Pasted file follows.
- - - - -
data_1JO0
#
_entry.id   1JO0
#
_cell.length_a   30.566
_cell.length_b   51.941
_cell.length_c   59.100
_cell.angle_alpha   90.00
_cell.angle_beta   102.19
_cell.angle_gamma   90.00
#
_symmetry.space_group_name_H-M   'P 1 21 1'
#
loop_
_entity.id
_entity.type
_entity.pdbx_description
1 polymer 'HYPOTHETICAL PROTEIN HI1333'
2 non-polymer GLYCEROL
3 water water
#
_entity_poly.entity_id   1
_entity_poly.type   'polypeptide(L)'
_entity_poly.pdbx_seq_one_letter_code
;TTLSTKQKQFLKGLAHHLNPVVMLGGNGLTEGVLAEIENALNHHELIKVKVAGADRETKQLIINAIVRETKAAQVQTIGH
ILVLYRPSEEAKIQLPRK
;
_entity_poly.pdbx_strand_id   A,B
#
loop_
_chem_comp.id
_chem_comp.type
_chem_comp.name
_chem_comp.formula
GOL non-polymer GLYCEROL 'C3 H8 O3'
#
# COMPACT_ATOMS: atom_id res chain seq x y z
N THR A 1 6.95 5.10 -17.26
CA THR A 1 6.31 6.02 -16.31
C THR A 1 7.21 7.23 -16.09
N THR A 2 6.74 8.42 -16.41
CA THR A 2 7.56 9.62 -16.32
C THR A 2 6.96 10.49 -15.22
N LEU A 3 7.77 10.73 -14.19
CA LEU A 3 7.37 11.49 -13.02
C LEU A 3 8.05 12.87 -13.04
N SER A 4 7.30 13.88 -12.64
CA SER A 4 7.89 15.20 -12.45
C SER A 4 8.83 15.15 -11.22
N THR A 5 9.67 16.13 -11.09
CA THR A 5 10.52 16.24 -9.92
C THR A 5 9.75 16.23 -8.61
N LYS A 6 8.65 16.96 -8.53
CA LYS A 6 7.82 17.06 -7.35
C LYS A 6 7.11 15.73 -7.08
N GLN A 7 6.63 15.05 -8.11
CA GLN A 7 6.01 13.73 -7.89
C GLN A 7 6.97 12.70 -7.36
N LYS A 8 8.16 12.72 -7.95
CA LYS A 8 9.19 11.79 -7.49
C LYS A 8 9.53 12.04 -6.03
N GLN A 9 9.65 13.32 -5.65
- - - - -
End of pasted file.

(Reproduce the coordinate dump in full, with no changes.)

data_1JO0
#
_entry.id   1JO0
#
_cell.length_a   30.566
_cell.length_b   51.941
_cell.length_c   59.100
_cell.angle_alpha   90.00
_cell.angle_beta   102.19
_cell.angle_gamma   90.00
#
_symmetry.space_group_name_H-M   'P 1 21 1'
#
loop_
_entity.id
_entity.type
_entity.pdbx_description
1 polymer 'HYPOTHETICAL PROTEIN HI1333'
2 non-polymer GLYCEROL
3 water water
#
_entity_poly.entity_id   1
_entity_poly.type   'polypeptide(L)'
_entity_poly.pdbx_seq_one_letter_code
;TTLSTKQKQFLKGLAHHLNPVVMLGGNGLTEGVLAEIENALNHHELIKVKVAGADRETKQLIINAIVRETKAAQVQTIGH
ILVLYRPSEEAKIQLPRK
;
_entity_poly.pdbx_strand_id   A,B
#
loop_
_chem_comp.id
_chem_comp.type
_chem_comp.name
_chem_comp.formula
GOL non-polymer GLYCEROL 'C3 H8 O3'
#
# COMPACT_ATOMS: atom_id res chain seq x y z
N THR A 1 6.95 5.10 -17.26
CA THR A 1 6.31 6.02 -16.31
C THR A 1 7.21 7.23 -16.09
N THR A 2 6.74 8.42 -16.41
CA THR A 2 7.56 9.62 -16.32
C THR A 2 6.96 10.49 -15.22
N LEU A 3 7.77 10.73 -14.19
CA LEU A 3 7.37 11.49 -13.02
C LEU A 3 8.05 12.87 -13.04
N SER A 4 7.30 13.88 -12.64
CA SER A 4 7.89 15.20 -12.45
C SER A 4 8.83 15.15 -11.22
N THR A 5 9.67 16.13 -11.09
CA THR A 5 10.52 16.24 -9.92
C THR A 5 9.75 16.23 -8.61
N LYS A 6 8.65 16.96 -8.53
CA LYS A 6 7.82 17.06 -7.35
C LYS A 6 7.11 15.73 -7.08
N GLN A 7 6.63 15.05 -8.11
CA GLN A 7 6.01 13.73 -7.89
C GLN A 7 6.97 12.70 -7.36
N LYS A 8 8.16 12.72 -7.95
CA LYS A 8 9.19 11.79 -7.49
C LYS A 8 9.53 12.04 -6.03
N GLN A 9 9.65 13.32 -5.65